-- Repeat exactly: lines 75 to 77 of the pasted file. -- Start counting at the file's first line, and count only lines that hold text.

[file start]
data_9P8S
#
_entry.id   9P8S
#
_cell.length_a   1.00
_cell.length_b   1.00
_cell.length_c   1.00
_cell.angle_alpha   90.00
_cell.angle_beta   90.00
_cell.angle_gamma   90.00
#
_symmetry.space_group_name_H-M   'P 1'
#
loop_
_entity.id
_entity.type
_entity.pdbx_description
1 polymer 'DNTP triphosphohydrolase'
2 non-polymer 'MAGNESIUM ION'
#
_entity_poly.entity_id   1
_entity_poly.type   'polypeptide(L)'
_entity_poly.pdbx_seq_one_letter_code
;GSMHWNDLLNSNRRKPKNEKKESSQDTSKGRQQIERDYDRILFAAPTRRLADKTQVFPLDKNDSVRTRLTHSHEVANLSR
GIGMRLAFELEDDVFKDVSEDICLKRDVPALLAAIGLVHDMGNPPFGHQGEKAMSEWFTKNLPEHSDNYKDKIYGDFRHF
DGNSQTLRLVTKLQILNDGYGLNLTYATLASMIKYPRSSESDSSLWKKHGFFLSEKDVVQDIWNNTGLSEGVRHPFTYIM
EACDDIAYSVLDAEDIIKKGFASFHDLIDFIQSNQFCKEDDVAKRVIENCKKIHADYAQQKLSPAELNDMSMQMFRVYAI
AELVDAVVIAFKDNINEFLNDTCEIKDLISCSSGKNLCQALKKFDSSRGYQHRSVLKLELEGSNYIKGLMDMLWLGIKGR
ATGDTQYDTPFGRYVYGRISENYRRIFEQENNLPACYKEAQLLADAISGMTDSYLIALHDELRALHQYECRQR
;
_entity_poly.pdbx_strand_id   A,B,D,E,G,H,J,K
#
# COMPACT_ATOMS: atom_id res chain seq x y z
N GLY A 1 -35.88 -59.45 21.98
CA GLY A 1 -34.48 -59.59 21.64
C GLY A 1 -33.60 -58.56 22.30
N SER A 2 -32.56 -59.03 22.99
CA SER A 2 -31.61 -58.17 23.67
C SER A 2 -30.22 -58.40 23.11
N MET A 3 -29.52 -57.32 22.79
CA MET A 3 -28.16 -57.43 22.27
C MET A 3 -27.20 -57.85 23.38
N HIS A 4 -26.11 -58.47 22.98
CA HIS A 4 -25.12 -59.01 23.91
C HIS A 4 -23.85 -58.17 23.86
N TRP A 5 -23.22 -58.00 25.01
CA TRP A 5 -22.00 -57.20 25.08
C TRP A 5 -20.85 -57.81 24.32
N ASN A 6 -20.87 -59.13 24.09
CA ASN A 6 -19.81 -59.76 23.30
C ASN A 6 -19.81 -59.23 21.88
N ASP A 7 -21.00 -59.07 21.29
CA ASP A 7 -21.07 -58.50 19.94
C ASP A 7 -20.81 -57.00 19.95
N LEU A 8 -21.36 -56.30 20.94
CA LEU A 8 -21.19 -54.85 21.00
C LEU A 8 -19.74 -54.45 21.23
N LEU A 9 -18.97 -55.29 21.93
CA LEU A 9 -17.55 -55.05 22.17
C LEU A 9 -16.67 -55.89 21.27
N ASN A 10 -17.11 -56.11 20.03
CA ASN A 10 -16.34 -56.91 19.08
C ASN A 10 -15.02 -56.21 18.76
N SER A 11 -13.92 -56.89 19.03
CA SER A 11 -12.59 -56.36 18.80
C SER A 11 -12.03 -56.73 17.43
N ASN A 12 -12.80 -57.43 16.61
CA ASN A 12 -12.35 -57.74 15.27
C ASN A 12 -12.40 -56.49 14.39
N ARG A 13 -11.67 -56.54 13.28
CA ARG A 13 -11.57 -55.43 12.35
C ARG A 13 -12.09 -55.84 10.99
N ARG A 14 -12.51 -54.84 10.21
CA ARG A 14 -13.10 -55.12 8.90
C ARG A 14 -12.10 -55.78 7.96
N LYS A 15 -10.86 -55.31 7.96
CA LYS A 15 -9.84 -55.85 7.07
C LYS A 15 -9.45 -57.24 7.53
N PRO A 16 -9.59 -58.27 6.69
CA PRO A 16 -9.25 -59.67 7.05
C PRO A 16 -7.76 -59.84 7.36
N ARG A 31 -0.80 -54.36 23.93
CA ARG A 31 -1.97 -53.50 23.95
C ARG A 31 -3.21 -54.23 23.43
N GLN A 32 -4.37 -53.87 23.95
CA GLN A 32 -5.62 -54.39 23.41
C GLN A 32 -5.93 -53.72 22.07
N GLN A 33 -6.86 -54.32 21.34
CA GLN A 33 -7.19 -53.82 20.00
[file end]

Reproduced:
C ARG A 14 -12.10 -55.78 7.96
N LYS A 15 -10.86 -55.31 7.96
CA LYS A 15 -9.84 -55.85 7.07